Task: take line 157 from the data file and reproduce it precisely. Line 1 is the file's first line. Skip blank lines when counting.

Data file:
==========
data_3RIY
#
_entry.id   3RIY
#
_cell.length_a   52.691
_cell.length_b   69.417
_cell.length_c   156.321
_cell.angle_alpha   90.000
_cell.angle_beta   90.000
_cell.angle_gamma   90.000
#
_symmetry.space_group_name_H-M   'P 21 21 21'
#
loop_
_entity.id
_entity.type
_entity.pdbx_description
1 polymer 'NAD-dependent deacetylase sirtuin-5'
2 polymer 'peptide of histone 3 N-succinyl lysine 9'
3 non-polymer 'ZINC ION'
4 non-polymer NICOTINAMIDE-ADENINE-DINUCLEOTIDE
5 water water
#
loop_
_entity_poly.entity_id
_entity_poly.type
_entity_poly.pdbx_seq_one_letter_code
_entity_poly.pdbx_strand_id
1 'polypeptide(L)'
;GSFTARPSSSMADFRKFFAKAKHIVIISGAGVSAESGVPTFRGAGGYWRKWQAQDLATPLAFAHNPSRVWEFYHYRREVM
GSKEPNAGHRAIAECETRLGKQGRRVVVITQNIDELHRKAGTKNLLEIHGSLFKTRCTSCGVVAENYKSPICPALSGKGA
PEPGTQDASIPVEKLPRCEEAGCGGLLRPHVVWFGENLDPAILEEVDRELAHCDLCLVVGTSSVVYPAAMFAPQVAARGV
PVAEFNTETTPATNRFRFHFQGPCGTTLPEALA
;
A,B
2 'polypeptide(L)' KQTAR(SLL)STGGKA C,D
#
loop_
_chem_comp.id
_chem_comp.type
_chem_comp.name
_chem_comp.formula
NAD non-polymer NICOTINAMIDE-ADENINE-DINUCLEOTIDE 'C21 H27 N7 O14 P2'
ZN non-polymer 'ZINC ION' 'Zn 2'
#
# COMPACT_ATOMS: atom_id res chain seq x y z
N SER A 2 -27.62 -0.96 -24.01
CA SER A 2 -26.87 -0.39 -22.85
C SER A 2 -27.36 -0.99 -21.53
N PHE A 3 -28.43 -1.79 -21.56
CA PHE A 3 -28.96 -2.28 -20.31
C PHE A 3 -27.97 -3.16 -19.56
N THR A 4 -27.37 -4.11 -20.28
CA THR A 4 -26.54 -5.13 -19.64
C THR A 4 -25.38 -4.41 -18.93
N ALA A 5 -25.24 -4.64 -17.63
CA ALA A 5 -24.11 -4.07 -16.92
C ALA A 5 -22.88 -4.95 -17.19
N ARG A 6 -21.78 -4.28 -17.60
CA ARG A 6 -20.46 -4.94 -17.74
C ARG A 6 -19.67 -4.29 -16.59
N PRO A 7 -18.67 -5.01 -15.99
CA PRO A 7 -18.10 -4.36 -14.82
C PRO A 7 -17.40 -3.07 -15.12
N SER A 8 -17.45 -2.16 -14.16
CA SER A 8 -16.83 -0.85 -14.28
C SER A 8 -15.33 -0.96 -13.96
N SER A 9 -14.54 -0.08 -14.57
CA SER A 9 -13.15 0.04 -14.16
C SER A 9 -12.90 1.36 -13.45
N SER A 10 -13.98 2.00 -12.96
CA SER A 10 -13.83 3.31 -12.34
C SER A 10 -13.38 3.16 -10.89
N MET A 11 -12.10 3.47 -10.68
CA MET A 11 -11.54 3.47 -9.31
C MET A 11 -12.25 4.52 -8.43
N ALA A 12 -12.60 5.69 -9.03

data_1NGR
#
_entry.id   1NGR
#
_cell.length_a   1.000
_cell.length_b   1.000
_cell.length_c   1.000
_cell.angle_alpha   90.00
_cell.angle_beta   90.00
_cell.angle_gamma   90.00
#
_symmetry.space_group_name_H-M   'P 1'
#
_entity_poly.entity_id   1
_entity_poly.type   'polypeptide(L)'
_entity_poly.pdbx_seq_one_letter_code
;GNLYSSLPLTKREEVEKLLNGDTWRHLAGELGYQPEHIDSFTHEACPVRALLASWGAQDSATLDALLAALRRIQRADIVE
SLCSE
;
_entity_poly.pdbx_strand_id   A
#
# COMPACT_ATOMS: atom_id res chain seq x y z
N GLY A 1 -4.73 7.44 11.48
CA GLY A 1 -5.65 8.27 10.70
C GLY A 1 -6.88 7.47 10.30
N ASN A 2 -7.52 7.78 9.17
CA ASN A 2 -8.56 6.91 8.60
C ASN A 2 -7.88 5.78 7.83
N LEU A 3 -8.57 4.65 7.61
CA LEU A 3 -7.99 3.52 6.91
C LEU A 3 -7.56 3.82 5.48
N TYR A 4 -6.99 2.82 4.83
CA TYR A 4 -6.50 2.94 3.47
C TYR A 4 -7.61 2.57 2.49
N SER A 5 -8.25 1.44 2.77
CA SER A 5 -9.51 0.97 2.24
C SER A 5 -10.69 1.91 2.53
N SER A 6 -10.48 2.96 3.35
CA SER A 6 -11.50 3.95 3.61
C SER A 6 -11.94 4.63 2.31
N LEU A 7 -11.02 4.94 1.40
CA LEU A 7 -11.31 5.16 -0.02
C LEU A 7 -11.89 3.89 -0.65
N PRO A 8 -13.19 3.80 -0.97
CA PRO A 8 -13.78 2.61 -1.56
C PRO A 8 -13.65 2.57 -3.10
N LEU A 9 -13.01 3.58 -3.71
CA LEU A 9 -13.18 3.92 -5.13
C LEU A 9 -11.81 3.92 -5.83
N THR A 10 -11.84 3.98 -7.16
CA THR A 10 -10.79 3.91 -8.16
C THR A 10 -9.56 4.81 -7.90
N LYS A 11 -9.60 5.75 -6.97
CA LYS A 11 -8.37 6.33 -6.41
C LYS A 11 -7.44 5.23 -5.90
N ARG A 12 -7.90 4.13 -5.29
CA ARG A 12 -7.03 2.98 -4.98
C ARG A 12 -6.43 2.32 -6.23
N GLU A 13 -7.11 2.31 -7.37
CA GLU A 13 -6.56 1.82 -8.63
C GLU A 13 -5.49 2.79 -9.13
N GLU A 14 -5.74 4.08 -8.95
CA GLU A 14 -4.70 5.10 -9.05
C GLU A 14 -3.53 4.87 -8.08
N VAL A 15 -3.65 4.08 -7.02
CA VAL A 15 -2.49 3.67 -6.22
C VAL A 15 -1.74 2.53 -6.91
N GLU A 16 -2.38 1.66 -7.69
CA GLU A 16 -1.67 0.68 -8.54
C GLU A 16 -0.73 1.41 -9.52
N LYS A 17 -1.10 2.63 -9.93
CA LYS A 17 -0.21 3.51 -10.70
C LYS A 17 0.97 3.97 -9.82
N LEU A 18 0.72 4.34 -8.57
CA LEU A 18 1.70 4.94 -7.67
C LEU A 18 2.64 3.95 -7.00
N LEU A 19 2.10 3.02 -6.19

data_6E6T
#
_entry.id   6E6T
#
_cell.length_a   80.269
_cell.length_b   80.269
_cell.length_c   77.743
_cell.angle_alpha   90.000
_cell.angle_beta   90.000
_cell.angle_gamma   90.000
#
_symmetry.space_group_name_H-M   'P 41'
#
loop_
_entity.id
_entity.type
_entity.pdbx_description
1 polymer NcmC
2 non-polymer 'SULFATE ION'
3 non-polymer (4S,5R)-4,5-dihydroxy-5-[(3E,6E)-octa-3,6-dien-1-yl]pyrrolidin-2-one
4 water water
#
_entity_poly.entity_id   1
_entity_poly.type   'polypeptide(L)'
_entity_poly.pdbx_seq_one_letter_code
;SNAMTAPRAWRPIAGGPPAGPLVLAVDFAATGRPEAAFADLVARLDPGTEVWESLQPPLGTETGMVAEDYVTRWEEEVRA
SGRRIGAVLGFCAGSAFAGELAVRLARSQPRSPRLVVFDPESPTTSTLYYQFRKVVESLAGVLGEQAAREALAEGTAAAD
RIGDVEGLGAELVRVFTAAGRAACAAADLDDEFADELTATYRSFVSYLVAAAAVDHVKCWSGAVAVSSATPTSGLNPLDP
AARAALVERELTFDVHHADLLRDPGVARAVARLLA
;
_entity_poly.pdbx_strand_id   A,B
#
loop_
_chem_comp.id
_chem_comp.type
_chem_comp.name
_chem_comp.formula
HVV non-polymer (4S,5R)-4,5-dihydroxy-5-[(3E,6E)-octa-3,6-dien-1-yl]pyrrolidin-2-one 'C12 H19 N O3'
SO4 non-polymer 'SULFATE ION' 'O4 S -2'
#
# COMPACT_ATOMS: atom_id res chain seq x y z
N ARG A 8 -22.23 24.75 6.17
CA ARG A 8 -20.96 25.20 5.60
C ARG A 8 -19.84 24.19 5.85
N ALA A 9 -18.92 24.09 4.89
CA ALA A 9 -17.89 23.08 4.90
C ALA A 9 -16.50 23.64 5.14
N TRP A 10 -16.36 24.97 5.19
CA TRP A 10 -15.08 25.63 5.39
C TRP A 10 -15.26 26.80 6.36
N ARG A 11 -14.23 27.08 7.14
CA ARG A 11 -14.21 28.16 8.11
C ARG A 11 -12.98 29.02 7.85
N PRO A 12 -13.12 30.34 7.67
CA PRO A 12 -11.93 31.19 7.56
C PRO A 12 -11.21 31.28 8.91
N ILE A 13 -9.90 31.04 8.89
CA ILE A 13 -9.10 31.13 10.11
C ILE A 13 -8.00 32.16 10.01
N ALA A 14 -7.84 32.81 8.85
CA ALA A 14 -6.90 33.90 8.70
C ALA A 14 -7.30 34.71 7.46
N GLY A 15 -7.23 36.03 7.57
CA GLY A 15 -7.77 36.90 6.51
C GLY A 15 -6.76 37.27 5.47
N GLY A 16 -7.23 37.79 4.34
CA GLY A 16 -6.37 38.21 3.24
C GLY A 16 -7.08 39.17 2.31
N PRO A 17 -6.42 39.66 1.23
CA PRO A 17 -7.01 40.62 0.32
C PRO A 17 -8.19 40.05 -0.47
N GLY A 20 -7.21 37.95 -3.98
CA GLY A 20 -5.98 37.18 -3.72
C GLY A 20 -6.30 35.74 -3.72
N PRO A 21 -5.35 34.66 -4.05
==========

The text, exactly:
_entry.id   6E6T